Innkeepers argues that the contract only allowed termination for deterioration in the company’s business. Innkeepers says its business hasn’t suffered.
Cerberus and Chatham cited the 30 percent to 40 percent decline in the price of hotel stocks, the tightening of capital markets, and analysts’ downgrades of the lodging industry as permissible grounds for termination.
Even if they violated the contract, the two buyers say Innkeepers’ only remedy is to keep the $20 million contract deposit. Innkeepers and the creditors’ committee argue that whatever the contract says, the Chapter 11 plan, approved by the bankruptcy court, compels completion of the contract.
Cancellation of the contract by Cerberus and Chatham left Innkeepers unable to implement the reorganization plan the bankruptcy judge approved with a confirmation order in late June.
Apollo Investment Corp. acquired Palm Beach, Florida-based Innkeepers in July 2007 in a $1.35 billion transaction. It had 72 extended-stay and limited-service properties with 10,000 rooms in 20 states. The Chapter 11 petition filed in July 2010 listed assets of $1.5 billion against debt totaling $1.52 billion.
The lawsuit against Cerberus is Innkeepers USA Trust v. Cerberus Four Holdings LLC (In re Innkeepers USA Trust), 11- 02557, U.S. Bankruptcy Court, Southern District New York (Manhattan). The Chapter 11 case is In re Innkeepers USA Trust, 10-13800, in the same court.
Tavern on the Green Name Sold for Use Outside New York
A limited right to use the name Tavern on the Green outside the New York area was sold last week for $1.3 million. There was no competing bid, so the Chapter 7 bankruptcy trustee for Tavern on the Green LP canceled an auction.
The sale resulted from a settlement approved in April where the City of New York secured ownership of Tavern on the Green trademark rights throughout New York, New Jersey, Connecticut and parts of Pennsylvania. For detail on the settlement, click here for the April 18 Bloomberg bankruptcy report.
The name adorns the now-shuttered eatery in New York’s Central Park. The case was converted from Chapter 11 to a liquidation in Chapter 7 in March 2010 at the request of the creditors’ committee. There was insufficient money to pay expenses of the Chapter 11 case.
The case is In re Tavern on the Green LP, 09-15450, U.S. Bankruptcy Court, Southern District New York (Manhattan).
North Carolina’s Sea Trail Golf Resort Files in Chapter 11
The Sea Trail Golf Resort and Conference Center in Sunset Beach, North Carolina, filed for Chapter 11 relief last week, blaming financial problems on the fewer golf rounds being played.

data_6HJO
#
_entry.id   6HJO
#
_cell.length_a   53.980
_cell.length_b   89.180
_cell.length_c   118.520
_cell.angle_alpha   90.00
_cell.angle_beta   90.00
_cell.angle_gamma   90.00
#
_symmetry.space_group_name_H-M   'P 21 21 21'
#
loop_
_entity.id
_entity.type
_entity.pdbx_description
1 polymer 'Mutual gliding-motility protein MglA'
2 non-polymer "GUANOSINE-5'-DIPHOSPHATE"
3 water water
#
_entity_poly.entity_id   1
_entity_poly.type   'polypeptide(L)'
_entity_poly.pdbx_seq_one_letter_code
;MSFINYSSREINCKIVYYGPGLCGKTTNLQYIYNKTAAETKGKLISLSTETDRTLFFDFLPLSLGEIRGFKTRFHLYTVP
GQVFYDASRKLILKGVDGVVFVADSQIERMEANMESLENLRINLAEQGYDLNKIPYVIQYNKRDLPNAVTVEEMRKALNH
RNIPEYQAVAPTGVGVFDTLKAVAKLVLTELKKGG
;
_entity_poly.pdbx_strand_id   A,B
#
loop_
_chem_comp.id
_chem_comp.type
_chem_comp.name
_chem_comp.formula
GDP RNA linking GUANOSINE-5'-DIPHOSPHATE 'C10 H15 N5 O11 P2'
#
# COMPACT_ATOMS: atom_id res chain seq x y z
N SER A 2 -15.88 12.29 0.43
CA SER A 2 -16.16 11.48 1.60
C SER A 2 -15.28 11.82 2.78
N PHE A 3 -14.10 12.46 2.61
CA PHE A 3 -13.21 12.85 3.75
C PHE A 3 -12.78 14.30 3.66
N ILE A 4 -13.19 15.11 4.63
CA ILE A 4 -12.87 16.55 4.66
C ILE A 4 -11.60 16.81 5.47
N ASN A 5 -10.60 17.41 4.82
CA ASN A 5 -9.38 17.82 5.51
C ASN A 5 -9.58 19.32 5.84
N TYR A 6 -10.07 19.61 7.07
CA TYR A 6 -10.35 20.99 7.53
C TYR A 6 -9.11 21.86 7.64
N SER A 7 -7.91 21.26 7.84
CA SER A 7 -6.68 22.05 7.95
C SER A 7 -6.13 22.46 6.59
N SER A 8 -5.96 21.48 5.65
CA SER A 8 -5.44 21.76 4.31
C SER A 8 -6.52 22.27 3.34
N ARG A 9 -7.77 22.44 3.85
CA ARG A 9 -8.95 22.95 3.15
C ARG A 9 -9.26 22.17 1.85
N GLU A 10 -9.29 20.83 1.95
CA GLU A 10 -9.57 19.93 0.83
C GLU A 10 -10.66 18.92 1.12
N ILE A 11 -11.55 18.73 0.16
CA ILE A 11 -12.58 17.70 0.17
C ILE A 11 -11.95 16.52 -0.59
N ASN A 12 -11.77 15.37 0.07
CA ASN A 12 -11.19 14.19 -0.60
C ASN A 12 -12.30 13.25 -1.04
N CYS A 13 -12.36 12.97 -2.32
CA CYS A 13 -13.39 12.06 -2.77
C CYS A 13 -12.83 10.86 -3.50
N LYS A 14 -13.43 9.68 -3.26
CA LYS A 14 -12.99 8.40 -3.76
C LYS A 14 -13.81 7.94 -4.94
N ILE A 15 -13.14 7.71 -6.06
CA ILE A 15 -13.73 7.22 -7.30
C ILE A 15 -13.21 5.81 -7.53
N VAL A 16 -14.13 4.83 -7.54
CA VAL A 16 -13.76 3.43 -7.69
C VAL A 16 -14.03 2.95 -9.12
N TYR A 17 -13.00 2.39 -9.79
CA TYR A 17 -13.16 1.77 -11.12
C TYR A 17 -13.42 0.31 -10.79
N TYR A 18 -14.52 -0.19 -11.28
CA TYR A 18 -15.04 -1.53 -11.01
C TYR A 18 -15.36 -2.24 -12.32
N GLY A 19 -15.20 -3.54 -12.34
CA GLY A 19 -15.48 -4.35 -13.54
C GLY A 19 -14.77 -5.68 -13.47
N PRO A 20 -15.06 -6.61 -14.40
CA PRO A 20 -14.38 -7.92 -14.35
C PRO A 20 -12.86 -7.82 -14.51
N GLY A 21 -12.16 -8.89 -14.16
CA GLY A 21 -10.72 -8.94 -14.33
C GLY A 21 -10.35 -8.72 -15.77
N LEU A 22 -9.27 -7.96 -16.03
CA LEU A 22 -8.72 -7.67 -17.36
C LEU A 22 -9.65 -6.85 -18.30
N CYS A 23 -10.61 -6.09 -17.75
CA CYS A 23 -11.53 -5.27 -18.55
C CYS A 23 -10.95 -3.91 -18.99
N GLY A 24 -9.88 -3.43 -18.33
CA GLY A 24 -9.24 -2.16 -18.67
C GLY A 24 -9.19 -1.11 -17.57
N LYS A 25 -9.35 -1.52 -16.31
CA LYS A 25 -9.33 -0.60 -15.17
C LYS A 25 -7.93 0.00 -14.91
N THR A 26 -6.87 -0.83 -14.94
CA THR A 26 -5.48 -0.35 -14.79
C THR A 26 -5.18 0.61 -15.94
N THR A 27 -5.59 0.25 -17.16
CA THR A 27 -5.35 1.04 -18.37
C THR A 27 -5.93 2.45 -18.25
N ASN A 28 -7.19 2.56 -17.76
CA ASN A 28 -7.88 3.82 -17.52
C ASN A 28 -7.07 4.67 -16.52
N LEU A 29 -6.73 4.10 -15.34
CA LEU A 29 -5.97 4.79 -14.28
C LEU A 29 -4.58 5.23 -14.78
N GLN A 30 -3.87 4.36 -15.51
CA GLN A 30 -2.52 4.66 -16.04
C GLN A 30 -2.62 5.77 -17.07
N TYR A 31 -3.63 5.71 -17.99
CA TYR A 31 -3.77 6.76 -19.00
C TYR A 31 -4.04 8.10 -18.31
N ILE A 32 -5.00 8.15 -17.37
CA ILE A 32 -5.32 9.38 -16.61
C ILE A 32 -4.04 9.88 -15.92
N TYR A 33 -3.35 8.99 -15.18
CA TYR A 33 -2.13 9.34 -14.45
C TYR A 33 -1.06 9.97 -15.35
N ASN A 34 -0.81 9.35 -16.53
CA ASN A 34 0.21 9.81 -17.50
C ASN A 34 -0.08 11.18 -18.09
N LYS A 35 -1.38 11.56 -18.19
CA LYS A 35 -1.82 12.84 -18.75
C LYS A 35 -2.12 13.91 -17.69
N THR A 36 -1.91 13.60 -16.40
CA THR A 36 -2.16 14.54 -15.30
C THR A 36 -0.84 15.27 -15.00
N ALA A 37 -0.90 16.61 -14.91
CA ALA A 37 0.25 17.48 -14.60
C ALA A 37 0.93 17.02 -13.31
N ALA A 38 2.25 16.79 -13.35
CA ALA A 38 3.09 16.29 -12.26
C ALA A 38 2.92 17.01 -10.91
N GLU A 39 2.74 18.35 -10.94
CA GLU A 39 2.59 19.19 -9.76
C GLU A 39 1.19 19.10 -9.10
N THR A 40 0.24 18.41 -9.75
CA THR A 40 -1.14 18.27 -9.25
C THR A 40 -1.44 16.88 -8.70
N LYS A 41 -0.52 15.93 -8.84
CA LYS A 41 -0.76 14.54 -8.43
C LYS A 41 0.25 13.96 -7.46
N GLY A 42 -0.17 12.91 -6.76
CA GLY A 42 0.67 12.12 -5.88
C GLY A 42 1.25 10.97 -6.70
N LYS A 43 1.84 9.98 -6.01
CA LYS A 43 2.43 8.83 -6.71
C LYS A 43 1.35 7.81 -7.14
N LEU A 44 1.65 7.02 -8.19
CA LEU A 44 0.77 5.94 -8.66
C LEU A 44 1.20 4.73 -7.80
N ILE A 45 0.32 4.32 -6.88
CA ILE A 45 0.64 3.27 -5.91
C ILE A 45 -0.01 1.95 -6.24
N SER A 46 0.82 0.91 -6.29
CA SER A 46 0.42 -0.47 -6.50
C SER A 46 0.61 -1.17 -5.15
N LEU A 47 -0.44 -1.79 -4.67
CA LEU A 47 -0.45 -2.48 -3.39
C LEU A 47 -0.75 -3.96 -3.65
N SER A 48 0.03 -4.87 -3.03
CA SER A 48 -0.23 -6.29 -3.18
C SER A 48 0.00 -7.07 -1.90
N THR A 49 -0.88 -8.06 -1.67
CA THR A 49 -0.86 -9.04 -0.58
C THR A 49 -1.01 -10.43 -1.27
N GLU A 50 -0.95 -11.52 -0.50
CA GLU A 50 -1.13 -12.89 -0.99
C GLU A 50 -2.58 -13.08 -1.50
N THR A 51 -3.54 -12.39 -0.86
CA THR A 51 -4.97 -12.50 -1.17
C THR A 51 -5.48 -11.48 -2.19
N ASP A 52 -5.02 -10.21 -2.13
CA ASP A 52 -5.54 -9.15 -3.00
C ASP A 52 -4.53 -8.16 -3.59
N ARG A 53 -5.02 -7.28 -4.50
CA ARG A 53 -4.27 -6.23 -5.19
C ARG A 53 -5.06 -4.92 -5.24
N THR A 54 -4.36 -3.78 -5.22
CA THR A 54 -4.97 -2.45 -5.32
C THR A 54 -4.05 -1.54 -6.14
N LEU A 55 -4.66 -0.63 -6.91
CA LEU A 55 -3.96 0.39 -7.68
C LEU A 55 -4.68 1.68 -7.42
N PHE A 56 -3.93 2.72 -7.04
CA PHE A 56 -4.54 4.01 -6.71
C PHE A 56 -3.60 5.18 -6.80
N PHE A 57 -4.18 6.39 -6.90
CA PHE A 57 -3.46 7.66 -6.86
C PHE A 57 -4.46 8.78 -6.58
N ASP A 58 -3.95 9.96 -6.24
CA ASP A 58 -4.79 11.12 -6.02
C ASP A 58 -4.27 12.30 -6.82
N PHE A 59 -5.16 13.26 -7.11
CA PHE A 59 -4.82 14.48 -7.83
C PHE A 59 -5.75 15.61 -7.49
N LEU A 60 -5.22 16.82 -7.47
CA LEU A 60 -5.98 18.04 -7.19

The resort has three courses and vacant land for future development.
The secured lender Waccamaw Bank is owed $15.4 million on two mortgages. Including unsecured debt of $6 million, total liabilities are $22.2 million, a court filing says.
The resort claims it’s solvent by pegging a value on the property of $32.2 million.
The case is In re Sea Trail Corp., 11-07370, U.S. Bankruptcy Court, Eastern District North Carolina (Wilson).
San Jose Office Building Files, Mortgage $38 Million
The owner of an office building at 111 North Market Street in San Jose, California, filed under Chapter 11 last week, owing $38.8 million on a matured mortgage held by CIBC Inc., a subsidiary of Canadian Imperial Bank of Commerce.
The current owner bought the property in mid-2006 for $41.5 million. They say they invested $17 million in the project.
The lender said in a court filing that the property may not be worth enough to cover the mortgage in full.
The project’s owners are John and Rosalie Feece. They guaranteed $6 million of the bank debt, the lender said.
The case is In re Community Towers I LLC, 11-58944, U.S. Bankruptcy Court, Northern District California (San Jose).
Bagel Makers in Minnesota, South Carolina File Chapter 11
Twin City Bagel Inc. and Lev Bakery Inc., bagel makers in Minnesota and South Carolina, filed Chapter 11 petitions last week in St. Paul, Minnesota.
Twin City says its assets are $8.1 million while debt is $4.7 million. Lev lists assets of $5.6 million against $9.3 million in debt. The companies say they intend to pay creditors in full.
Twin City said in a court filing that financial problems resulted from the recession and the Lev acquisition.
The secured lender Associated Bank is owed $8.6 million, a court filing says. Annual revenue is about $30 million.
The U.S. Trustee opposes allowing one law firm to represent both bankrupt companies, although they are both owned by Shimon Harosh and Michel Rouache. The $3.6 million that Lev owes Twin City is alleged to be “an impermissible conflict.”